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2017, Crisis Services’ Role in Reducing Avoidable Hospitalization

2017 Crisis Services Role in Reducing

Crisis health care in the United States is built on the premise that a person needs either outpatient or inpatient treatment. The system is not nuanced, even though the needs of individuals with behavioral health issues may be incredibly so. David Covington, LPC, MBA, Chief Executive Officer and President at RI International, likens it to giving everyone the same sized shoe—if all that is available is Level 6 acute care, then that is what people will receive.

The result is that people often end up in an Emergency Department’s (ED’s) stream of care, which is problematic as patients can be stuck in the ED for long periods of time without receiving appropriate psychiatric care. In fact, researchers at Wake Forest University found that people with psychiatric emergencies spend more than three times longer in the ED than those with physical illness and injuries. It is not in the patient’s best interest and is costly, resulting in a cost of $2,264 per psychiatric patient.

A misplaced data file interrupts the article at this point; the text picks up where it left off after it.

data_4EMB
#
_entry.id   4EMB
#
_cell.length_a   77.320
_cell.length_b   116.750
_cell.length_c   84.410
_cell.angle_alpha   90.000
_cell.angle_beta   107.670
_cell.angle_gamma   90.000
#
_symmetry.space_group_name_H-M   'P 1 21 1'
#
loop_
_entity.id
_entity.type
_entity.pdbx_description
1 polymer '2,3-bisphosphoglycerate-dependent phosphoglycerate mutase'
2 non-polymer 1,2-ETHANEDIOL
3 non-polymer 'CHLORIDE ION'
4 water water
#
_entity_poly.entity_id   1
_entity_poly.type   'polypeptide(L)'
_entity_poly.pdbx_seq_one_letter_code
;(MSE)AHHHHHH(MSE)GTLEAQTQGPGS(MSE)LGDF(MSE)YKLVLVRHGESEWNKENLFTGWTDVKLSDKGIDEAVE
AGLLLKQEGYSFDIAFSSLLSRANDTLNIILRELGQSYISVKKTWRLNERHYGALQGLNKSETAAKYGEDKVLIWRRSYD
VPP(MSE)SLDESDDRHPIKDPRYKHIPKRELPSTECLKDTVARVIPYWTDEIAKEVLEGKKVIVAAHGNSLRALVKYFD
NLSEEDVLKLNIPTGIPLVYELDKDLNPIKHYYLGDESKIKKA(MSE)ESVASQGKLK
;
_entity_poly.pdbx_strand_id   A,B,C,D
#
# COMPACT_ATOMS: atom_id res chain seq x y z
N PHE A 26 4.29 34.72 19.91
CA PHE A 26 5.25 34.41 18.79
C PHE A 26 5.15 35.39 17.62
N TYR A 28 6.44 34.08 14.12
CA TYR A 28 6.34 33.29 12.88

The Agency for Healthcare Research and Quality (AHRQ) Healthcare Cost and Utilization Project (HCUP) stated in a May 2015 Statistical Brief that hospital readmission within 30 days of discharge typically represents a negative clinical outcome for patients with mental disorders. The brief goes on to point out that this may be due to a variety of factors, including a person’s lack of access to adequate community-based aftercare, challenges to medication adherence, and self-care. The same brief stated that between 2003 and 2011, mental health hospitalization increased at a faster rate than any other type of hospitalization.

In response, behavioral health programs across the nation are fervently working to improve mental health crisis services as part of the care continuum they provide consumers. A retrospective quasi-experimental design in Australia found that consumers who used mobile community-based services were three times less likely to be admitted to a psychiatric inpatient unit than those who used hospital-based emergency services, regardless of their clinical characteristics. The Substance Abuse and Mental Health Services Administration (SAMHSA) states in its report Crisis Services: Effectiveness, Cost-Effectiveness, and Funding Strategies that crisis services can indeed decrease avoidable hospitalizations.

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